Heidi Allen: Philip Hammond rumoured to be interested in Remain unity initiative

Heidi Allen has suggested that chancellor Philip Hammond is interested in her 'Unite to Remain' init

Heidi Allen has suggested that chancellor Philip Hammond is interested in her 'Unite to Remain' initiative which aims to support anti-Brexit candidates in a general election. Picture: Jonathan Brady/PA Wire/PA Images - Credit: PA Wire/PA Images

Heidi Allen has suggested that the chancellor is interested in her 'Unite to Remain' initiative, which hopes to persuade anti-Brexit parties to collaborate in support of Remain candidates in a general election.

The initiative will follow the blueprint of the Brecon and Radnorshire by-election, where Plaid Cymru and the Greens have stood down their candidates in favour of the Liberal Democrats' Jane Dodds, in order not to split the Remain vote.

WATCH: Heidi Allen announces cross-party project to return more Remain MPs to parliamentUnite to Remain's tactic is to replicate this nationwide with the collaboration of the Greens, Plaid Cymru, Lib Dems, and the Social Democratic and Labour Party (SDLP). But Allen told the New European that this would not include Remain-sympathetic Tories "while they stay propping up a Tory government". Yet, she said, Hammond was rumoured to be interested. "This is huge," she added.

Hammond has criticised the spending plans of both of the pro-Brexit prospective leaders, and has suggested the need for a second referendum. He does not expect to be chancellor after the leadership race is concluded, and has also hinted that, as a backbencher, he would defy the Tory whip to vote against a no-deal Brexit.

WATCH: Philip Hammond hints he might vote with Labour against a no-deal BrexitIf Hammond stood as an independent in his constituency of Runnymede and Weybridge, he is likely to find the support of Unite to Remain, which is currently researching which Remain candidates to throw its logistical and financial support behind in seats nationwide.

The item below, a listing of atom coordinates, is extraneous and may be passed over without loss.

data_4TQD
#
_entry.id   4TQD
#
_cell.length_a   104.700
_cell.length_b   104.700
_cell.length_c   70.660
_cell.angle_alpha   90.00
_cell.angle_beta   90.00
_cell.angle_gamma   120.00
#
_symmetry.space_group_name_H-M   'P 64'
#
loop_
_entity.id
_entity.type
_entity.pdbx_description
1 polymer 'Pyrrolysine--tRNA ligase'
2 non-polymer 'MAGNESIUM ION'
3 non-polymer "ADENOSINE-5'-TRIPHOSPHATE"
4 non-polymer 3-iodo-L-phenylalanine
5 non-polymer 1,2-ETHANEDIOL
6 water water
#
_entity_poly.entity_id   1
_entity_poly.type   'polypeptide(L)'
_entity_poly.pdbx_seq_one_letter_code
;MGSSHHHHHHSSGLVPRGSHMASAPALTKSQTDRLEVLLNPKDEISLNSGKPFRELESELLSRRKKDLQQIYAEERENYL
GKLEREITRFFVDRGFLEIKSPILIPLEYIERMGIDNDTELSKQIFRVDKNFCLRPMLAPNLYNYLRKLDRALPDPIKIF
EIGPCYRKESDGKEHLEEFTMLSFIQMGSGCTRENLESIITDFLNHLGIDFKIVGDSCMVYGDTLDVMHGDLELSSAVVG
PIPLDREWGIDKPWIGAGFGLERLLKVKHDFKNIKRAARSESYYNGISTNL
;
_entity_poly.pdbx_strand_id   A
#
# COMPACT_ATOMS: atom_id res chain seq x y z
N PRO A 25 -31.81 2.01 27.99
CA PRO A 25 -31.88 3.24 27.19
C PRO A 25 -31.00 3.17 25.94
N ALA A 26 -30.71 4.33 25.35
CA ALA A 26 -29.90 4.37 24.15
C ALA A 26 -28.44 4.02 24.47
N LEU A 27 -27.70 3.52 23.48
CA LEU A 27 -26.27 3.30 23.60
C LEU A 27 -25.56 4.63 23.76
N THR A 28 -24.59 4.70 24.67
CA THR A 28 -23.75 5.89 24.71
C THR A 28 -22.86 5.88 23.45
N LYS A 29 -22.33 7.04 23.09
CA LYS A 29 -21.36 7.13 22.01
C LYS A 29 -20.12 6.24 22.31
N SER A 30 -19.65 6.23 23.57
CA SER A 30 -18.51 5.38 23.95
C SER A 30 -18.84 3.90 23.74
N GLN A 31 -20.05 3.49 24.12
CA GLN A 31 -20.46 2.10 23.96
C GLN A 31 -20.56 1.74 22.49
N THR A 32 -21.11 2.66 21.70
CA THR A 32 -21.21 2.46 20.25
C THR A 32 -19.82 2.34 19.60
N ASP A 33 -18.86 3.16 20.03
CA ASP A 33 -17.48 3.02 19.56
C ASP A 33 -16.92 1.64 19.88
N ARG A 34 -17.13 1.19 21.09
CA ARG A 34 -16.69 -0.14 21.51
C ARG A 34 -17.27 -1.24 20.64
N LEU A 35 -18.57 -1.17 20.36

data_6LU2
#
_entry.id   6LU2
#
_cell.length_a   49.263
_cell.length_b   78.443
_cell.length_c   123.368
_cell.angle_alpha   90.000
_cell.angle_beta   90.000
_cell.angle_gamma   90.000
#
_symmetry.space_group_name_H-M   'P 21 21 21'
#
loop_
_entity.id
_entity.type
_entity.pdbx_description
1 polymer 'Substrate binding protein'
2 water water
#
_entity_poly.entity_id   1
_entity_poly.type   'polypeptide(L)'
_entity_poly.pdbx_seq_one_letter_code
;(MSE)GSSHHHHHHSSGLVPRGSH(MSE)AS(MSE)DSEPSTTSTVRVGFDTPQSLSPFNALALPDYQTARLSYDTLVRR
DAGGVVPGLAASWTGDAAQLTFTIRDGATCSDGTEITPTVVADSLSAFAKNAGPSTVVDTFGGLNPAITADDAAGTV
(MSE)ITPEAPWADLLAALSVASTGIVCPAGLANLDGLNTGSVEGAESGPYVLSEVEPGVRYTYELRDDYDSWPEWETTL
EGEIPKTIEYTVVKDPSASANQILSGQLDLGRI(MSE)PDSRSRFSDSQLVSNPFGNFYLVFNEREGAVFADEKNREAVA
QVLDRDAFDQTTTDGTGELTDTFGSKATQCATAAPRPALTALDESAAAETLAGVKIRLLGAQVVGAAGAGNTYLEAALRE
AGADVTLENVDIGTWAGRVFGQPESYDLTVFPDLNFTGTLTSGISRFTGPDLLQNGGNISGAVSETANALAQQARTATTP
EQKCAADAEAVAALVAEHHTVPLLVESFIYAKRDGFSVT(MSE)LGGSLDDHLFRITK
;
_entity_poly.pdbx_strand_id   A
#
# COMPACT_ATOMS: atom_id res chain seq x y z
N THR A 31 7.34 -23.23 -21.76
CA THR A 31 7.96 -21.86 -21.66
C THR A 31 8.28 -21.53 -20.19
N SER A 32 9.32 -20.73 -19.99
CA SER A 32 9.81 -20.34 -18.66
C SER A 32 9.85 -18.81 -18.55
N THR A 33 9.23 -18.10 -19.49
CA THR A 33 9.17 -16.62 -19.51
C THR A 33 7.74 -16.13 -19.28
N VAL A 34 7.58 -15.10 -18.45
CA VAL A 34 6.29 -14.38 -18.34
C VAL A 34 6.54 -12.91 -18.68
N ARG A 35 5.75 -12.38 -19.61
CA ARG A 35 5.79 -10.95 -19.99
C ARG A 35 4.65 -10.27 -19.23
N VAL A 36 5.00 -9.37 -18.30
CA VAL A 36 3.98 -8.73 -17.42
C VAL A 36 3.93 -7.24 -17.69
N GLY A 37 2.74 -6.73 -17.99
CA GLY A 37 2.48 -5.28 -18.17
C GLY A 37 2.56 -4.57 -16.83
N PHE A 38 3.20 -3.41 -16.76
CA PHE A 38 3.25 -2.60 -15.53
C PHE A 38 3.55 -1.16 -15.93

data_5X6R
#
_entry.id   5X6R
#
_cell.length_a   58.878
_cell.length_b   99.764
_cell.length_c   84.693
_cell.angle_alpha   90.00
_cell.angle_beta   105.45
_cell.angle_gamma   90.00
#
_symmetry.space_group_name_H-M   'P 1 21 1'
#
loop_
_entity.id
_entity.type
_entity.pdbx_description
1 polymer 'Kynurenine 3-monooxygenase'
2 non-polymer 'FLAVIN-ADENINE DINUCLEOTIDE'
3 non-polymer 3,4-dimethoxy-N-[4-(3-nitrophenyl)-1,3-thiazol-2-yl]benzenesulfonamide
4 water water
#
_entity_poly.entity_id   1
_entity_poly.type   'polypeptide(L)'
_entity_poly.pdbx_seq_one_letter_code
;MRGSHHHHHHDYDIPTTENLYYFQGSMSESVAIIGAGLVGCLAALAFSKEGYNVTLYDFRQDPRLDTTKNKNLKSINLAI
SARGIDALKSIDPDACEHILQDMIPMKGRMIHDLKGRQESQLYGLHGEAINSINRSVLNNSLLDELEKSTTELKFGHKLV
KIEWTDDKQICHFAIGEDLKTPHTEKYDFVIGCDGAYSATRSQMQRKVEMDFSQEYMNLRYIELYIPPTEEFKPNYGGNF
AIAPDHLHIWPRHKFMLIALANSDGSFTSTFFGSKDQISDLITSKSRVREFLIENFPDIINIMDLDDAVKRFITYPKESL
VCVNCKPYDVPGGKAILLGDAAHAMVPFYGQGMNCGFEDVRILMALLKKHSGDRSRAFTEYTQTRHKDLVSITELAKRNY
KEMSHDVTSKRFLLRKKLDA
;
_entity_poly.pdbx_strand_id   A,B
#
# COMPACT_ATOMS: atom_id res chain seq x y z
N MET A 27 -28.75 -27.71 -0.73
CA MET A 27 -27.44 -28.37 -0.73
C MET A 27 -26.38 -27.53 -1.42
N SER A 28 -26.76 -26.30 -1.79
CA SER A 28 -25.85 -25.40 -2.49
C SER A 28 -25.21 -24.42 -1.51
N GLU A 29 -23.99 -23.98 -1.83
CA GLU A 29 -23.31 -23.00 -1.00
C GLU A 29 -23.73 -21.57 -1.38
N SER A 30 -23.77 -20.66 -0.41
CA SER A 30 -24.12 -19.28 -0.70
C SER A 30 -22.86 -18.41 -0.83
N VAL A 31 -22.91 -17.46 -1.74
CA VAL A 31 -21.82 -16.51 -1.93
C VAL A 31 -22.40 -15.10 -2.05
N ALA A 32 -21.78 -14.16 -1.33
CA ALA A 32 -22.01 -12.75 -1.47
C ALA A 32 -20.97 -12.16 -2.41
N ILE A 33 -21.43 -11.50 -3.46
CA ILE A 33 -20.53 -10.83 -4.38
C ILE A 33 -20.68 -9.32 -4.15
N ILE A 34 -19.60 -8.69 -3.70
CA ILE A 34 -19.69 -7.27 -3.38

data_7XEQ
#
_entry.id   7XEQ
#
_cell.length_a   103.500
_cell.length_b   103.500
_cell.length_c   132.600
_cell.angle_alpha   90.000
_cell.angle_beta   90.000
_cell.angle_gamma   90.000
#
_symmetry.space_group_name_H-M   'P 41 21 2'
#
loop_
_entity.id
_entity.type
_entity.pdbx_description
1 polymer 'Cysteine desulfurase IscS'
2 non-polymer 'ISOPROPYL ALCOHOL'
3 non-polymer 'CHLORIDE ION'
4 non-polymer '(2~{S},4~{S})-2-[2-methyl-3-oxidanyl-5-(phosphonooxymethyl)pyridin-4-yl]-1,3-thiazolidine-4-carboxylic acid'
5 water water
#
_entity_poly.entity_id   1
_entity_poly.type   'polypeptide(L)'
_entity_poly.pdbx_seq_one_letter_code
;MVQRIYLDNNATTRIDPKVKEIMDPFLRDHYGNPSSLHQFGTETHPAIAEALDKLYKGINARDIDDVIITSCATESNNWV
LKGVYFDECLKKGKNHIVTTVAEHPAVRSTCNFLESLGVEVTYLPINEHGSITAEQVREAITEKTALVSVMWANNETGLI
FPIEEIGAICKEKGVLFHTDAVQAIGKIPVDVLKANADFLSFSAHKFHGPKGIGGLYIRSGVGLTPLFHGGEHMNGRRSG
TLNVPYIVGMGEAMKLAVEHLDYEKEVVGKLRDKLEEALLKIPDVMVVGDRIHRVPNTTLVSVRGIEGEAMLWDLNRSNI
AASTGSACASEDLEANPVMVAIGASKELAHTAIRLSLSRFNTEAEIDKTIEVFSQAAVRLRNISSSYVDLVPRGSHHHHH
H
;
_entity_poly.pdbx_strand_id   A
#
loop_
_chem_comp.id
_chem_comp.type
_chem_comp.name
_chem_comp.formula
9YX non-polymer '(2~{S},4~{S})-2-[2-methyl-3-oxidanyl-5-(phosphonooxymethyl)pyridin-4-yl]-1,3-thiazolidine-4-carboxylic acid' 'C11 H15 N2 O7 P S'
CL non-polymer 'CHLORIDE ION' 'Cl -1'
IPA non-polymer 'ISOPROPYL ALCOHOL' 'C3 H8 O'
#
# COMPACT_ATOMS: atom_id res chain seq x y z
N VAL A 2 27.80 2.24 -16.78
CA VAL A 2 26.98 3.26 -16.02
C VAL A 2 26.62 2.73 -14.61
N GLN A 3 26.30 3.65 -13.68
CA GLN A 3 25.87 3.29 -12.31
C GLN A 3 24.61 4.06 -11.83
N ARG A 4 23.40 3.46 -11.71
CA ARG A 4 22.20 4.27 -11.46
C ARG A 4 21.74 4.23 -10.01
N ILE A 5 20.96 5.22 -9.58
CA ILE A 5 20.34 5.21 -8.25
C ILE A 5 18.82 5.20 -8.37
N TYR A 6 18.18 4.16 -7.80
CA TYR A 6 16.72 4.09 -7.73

Allen quit the Conservative party over her pro-EU views to set up, and eventually lead, the party that became the Change UK with ten fellow anti-Brexit Labour and Tory MPs. The new party - which is now called the Independent Group for Change - fielded several candidates in the EU elections but were criticised for not collaborating enough with other Remain parties, and did not win any seats. Allen left the party at this point to become an independent.

She has now told the New European that she set up Unite to Remain because she couldn't "sit back and do nothing" while people wait for Labour to take a solidly pro-Remain position in opposition. "I lost count of the number of people emailing, in person, on social media, during the EU election who were so frustrated, [asking] 'why can't the Remain parties work together?'," she said. "It's utter desperation, and we can't make that mistake again."

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Allen said that she has been "pleasantly surprised" by the response from Remain parties so far - at least in concept. "The appetite has been very good, very positive conversations so far," she said.

But the concept of collaboration is a lot easier than actually agreeing to stand down a candidate, especially for smaller parties. It's why, she said, it's so crucial that she remain as an independent as chair of the initiative during that process.

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"There's two parts to this process," she said, saying they would be looking at polling data and the results of the EU and council elections. "One is the cold analysis: what does the data tell us?"

After this, there will be recommendations for candidates for Unite to Remain parties to support - standing their own candidate down if necessary. Allen acknowedged how difficult this will be for parties. "There'll be seats where it's more subtle I suppose, and that's where the negotiation and the gentle diplomacy needs to happen."

She is convinced that voters, too, will be able to set aside their party preferences for the Remain cause. Having told Sky News that Unite to Remain would be fielding "centrist" candidates, she said that the prospect of Boris Johnson and potentially Nigel Farage pushing through a no-deal Brexit is "focusing minds".

Speaking to the New European about this, she said the parties were clearly going to have to compromise, including finding common ground on issues such as climate change, voting reform for proportional representation, and clamping down on tax avoidance from "the Googles of this world".

"No, we're not going to agree on everything," she said. "But the near and present danger of Farage, Boris and no deal are so great that we can act as grown ups and behave very differently in ways that people wouldn't expect us to. And for our voters as well - yes, that's the ambition."

If the initiative is successful, she has suggested anything between 100 and 180 seats could be returned as committed anti-Brexiters, and potentially a "multi-coloured" government with no clear majority. "I think none of the traditonal rules of what happens next apply at the moment," she said.

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